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make sure they do not go beyond what they should be doing in terms of enrichment. the president has put the toughest sanctions ever in place against iran and he has reserved the right as absolutely necessary at the end of the day for the united states to use force, but he has put that off to focus on diplomacy. what is interesting about this is i work for george w. bush and condoleezza rice on this issue for years. there is a remarkable similarity between these policies and i get this sense in my discussion with senators and congressmen and women on capitol hill that there is a basic bipartisan support for this policy that the last two american presidents have undertaken. we do not want to go to war right now, we do not want to open up the possibility of a third land war.
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we want to focus on diplomacy in that sense. we also want to be tough, protecting israel and our friends in the arab world. to me, it is a sensible policy and i think we ought to give him the time, or governor romney if he is elected, the time to negotiate with the iranians. we have not had a sustained, substantive conversation with the iranian government since the jury carter administration. so, it really is in our interest to talk to them. not because we like that government, we do not, but we want to resolve this peacefully and not through warfare. host: role with, new york, welcome to the program. you are on with nicholas burns up in boston. caller: new york city was on high alert with active police officers in the embassies and synagogues. obama did nothing.
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i think that if bush was there there would have been 50 marines on rooftops with sniper rifles. i heard from a friend of mine, fbi agent, the media does not think so. who is supposed to stand up for these guys? you know what i am staying? host: how do you think the administration handled libya? guest: let me just say, i have worked for both republican and democratic administrations. i really think that it is unfair to level such a criticism of president obama. he has been a very strong leader on protecting this country, as president bush was. both presidents have put the security of the american people as job number one, as they should.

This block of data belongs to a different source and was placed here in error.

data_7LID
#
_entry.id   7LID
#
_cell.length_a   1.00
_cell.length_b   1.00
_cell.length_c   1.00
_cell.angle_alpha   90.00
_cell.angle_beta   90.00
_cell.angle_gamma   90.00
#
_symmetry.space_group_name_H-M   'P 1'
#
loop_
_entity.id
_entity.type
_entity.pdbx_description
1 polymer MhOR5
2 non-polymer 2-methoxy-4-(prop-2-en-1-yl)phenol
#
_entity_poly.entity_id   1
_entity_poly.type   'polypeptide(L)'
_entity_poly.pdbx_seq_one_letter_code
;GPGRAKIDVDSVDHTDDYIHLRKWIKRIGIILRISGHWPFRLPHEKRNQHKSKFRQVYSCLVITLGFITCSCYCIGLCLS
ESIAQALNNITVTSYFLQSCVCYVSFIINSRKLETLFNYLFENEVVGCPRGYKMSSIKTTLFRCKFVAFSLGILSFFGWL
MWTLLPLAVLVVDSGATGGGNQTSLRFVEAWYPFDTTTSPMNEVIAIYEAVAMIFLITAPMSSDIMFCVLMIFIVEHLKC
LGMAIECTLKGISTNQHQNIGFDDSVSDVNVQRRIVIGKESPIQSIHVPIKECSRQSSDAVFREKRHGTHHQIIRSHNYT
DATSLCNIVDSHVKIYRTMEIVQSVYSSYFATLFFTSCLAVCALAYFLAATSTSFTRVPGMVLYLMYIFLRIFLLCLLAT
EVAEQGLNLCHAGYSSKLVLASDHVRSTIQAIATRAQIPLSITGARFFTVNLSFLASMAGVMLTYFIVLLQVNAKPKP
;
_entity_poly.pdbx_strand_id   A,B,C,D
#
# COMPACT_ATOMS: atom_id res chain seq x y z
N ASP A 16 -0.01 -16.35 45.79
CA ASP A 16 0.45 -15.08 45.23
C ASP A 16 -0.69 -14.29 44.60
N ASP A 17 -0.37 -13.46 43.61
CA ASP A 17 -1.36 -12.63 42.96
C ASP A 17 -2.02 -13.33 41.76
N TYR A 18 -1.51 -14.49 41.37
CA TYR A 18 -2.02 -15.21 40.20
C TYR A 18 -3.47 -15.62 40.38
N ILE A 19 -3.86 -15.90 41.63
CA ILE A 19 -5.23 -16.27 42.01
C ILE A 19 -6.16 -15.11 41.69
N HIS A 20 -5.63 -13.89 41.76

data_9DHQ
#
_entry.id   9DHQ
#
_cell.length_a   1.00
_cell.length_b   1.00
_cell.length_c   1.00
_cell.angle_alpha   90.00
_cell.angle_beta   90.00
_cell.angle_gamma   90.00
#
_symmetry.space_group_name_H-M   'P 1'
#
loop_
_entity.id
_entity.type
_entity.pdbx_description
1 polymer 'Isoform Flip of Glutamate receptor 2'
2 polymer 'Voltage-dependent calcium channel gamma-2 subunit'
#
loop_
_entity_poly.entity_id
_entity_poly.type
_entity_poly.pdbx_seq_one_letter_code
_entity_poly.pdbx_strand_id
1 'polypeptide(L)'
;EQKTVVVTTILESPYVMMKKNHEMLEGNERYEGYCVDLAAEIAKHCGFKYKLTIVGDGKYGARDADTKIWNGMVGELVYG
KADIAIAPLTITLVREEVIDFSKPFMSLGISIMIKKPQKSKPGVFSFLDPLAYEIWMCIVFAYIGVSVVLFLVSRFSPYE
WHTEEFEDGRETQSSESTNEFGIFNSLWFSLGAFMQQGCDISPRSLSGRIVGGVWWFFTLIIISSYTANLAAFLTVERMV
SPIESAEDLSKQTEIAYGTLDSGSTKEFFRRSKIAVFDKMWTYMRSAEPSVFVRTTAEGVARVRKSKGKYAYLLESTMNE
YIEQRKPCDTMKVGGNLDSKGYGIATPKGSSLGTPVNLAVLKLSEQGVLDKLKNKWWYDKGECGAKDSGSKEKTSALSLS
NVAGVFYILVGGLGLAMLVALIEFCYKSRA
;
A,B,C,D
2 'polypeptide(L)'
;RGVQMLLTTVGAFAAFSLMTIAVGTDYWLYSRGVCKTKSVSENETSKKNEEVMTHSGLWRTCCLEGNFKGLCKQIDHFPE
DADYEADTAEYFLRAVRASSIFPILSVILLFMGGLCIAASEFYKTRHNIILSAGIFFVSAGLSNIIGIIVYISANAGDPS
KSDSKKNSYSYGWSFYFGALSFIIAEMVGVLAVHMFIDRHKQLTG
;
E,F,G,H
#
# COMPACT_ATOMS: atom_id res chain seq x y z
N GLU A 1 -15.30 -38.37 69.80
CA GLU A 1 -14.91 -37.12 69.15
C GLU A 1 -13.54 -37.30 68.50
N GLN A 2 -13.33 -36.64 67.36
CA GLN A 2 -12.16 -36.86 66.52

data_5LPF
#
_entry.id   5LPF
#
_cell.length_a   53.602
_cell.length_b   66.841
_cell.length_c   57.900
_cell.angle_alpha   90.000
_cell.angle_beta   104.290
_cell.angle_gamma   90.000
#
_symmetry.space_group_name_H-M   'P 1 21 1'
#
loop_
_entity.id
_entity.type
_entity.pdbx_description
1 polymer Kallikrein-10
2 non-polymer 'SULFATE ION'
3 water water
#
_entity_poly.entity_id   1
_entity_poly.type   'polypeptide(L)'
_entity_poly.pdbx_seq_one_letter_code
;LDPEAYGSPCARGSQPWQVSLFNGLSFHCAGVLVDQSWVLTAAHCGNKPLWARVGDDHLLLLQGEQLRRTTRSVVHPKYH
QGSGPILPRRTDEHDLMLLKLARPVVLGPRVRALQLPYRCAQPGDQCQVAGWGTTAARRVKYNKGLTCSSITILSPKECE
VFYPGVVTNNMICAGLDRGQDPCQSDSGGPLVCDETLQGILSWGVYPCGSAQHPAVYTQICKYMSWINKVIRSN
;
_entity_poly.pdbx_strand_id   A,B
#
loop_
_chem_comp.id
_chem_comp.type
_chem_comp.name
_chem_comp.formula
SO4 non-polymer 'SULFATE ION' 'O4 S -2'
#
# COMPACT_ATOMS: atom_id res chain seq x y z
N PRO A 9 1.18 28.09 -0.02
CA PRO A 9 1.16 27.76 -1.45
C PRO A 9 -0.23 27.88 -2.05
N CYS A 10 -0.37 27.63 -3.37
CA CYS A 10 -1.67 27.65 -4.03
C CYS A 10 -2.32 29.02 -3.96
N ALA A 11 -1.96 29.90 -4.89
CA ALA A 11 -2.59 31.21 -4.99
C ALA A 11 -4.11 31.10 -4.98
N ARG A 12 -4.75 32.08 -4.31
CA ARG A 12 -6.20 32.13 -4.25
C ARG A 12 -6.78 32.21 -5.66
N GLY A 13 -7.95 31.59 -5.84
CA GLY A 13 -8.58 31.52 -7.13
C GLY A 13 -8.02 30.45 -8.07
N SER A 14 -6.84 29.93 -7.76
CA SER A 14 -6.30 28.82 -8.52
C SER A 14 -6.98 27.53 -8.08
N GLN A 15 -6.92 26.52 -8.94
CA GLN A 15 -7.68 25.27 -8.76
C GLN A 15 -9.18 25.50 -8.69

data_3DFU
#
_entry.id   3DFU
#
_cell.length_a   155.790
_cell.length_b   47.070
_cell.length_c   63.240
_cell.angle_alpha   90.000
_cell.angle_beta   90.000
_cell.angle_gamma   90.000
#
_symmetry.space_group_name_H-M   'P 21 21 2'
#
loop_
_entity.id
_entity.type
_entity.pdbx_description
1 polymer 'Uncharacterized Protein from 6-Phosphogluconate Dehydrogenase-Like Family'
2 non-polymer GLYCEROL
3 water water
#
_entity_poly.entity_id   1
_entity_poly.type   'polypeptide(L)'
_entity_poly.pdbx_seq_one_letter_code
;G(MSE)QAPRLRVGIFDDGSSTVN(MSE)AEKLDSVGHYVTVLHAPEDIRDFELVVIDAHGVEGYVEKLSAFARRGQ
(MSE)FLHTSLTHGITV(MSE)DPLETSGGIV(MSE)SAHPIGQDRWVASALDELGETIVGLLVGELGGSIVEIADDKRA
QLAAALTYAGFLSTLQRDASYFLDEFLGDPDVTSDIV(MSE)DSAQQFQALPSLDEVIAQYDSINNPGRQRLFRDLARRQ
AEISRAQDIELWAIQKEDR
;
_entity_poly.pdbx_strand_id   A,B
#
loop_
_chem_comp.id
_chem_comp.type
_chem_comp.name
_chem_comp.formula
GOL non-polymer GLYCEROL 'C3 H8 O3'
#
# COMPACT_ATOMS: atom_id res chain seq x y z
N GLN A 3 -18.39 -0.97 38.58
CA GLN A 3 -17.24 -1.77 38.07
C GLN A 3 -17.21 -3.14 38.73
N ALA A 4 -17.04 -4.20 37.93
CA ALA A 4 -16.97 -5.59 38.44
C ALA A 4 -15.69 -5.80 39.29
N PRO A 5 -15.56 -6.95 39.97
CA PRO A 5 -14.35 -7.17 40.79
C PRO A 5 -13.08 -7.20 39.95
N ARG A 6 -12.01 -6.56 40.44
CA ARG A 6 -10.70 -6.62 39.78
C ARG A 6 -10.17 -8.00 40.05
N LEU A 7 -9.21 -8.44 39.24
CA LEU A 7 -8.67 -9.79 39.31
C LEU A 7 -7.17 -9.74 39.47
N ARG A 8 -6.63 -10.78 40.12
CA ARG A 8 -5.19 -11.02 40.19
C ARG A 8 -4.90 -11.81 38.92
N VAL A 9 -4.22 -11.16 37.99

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they have both been strong in that area, it is unfair. libya was a tragic event. ambassador stephens died two weeks ago today. the responsibility for guarding our embassies in conflict overseas, there is not an american military protecting our embassies. it is the host country that provides perimeter security around different establishments. so, let us down? in cairo? the egyptian government did not have enough security to run the embassy, which is why the crowd went over the wall. it was the libyans who led us down in been gauzy, when -- benghazi, when ambassador stevens was killed. it is not appropriate to somehow blame the state department or the white house for this.
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obviously, we have to do everything we can to protect our people. president obama got on the phone with the president of egypt and basically said -- you have got to do a better job -- this is my paraphrasing based on what i have read -- but basically, you have got to do a better job. this is a time for americans to band together. we are depending on those diplomats to represent us. host: eric, on the line for democrats. hello. caller: thank you for taking my call. first of all, the gop always says that there is a liberal media, but that cannot be further from the truth, because all media is corporate owned. when you are a tv person, all you are doing is what your boss told you to do. corporations are owned by rich people who, for the most part, are going to be republican, meeting that all media is right wing, or center-right.
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with that said, i want to talk about iran. mitt romney, he does not have any reason to run for president. -- i want to talk about iran. mitt romney does not have any reason to run for president. he is not trying to help the people, especially the poor. so why is he running? he is running for rich people. he doesn't have any backbone. he goes whichever way the wind blows. he will go to war with iran. that is very scary. guest: thank you for your question. i have developed a healthy respect for the media. i was a spokesman for warren